A tug-of-war between Elmo and his friend sends his blanket to faraway Grouchland, a place full of grouchy creatures and the villainous Huxley. Elmo embarks on a rescue mission, learning important lessons about sharing and responsibility.
Big Bird is sent to live far from Sesame Street by a pesky social worker. Unhappy, Big Bird runs away from his foster home, prompting the rest of the Sesame Street gang to go on a cross-country journey to find him.
Mom and dad dump son Cody, daughter Abby, her best friend Marcella and a baby on the farm with Grandpa and Grandma. Purple dinosaur Barney soon appears to entertain kids, and when a large ... See full summary »
Big Bird and his Sesame Street companion, Barkley, the big, fluffy dog, travel across China in search of the legendary Feng Huang, the Phoenix Bird. Along the way they visit with Chinese ... See full summary »
Gonzo is contacted by his alien family through his breakfast cereal. But when the men in black kidnap him, it's up to Kermit and the gang to rescue Gonzo and help him reunite with his long-lost family.
Elmo loves his fuzzy, blue blanket, and would never let anything happen to it. However, a tug-of-war with his friend Zoe sends his blanket to a faraway land, and Elmo in hot pursuit. Facing life without his cherished blanket, Elmo musters all of his determination and courage and heads off on an action-packed rescue mission that plunges him into Grouchland, a place full of grouchy creatures, stinky garbage and the villainous Huxley. Along the way, Elmo learns an important lesson about sharing, realizing that he was selfish with his friend and responsible for what happened.Written by
Gary Halvorson's feature directorial debut. It is the only theatrical feature film he has directed. See more »
When Huxley is pleading with Bug, trying to convince him that he will change, he is sticking his hand through the top of the basket, but in order to allow for this, the basket would have had to come on to Huxley from underneath him, yet Elmo catapulted it onto Huxley from the top, so therefore, he would have been unable to move his hands, especially considering the fact that Huxley had both of his arms down when the basket landed on him. See more »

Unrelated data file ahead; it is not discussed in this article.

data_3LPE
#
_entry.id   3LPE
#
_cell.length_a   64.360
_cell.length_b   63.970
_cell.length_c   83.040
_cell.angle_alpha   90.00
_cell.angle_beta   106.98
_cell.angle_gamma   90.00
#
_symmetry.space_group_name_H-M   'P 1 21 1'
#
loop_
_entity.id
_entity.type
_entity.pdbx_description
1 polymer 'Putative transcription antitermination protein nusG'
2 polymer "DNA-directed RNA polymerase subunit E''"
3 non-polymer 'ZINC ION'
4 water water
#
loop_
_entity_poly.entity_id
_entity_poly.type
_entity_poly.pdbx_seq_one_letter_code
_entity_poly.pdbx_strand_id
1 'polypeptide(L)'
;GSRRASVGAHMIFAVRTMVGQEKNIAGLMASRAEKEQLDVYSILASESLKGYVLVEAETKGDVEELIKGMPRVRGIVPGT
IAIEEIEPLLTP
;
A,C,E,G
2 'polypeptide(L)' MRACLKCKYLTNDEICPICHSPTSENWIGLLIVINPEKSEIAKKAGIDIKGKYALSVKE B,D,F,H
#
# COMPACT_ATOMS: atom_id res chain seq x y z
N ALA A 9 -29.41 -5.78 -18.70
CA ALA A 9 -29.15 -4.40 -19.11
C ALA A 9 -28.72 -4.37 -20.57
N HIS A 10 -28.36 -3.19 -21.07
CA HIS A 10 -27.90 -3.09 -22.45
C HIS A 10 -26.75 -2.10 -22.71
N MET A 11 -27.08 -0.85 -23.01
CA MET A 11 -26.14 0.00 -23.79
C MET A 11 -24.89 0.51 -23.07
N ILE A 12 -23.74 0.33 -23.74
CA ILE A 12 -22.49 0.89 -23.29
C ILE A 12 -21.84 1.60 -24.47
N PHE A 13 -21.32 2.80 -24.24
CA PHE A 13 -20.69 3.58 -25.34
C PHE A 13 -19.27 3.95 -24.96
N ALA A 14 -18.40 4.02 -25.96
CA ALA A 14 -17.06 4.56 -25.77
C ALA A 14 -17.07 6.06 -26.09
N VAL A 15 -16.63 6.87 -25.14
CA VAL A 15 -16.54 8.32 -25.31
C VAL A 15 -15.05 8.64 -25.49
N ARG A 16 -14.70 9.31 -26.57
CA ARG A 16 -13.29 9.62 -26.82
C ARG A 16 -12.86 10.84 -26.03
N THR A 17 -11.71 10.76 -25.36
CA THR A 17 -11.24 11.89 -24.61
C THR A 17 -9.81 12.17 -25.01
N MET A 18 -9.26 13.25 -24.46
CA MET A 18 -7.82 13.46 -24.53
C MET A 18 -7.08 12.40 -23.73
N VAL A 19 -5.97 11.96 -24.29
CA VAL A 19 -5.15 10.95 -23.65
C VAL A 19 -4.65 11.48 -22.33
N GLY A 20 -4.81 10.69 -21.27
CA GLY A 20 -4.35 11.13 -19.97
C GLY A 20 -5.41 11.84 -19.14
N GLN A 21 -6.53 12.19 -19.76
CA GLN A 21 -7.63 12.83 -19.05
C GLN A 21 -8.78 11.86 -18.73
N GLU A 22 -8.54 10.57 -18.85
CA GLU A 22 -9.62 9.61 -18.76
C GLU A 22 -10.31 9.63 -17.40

[Ernie hums, then turns to the audience]
Hi there everybody! Welcome to the movie. Hey, we're so glad you came. Now...
[Bert appears, wearing a bath towel and showering cap]
Listen, I'm going to take a shower. Have you seen my antibacterial soap?
No, Bert, I haven't.
Oh, now where did I...?
Now, this movie you're about to see is all about Elmo.
Who are you talking to?
The audience, Bert. They're right there.
[...] See more »
At the end of the movie, Bert and Ernie are on the screen. The credits start and Bert says "Ooh, credits! I want to see who did the catering." See more »
I bought this movie for my friend's 2 year old son for Christmas, but I couldn't resist the urge to watch it myself. The story, characters, and songs were pretty cute, I must admit. The underlying message, that sharing is good, may seem juvenile in scope simply because it is a Sesame Street production and includes blue and red fuzzy monsters and talking turnips, but applies to everyone. Being a 21 year year old, I particularly liked the scene where Vanessa Williams emerged in a pretty provacative outfit made of trash (yeah!). Nevertheless, EIG contains a valuable theme that I wish more people would follow. Teletubbies and Pokemon have stomped their way into our culture, but are a mere fad, and the more reserved and prestigious Sesame Street has not lost a step. Oscar, Elmo, Big Bird, and Maria (woo-hoo!) will remain long after the Teles and Pokes have run their course. That's what makes SS so unique.
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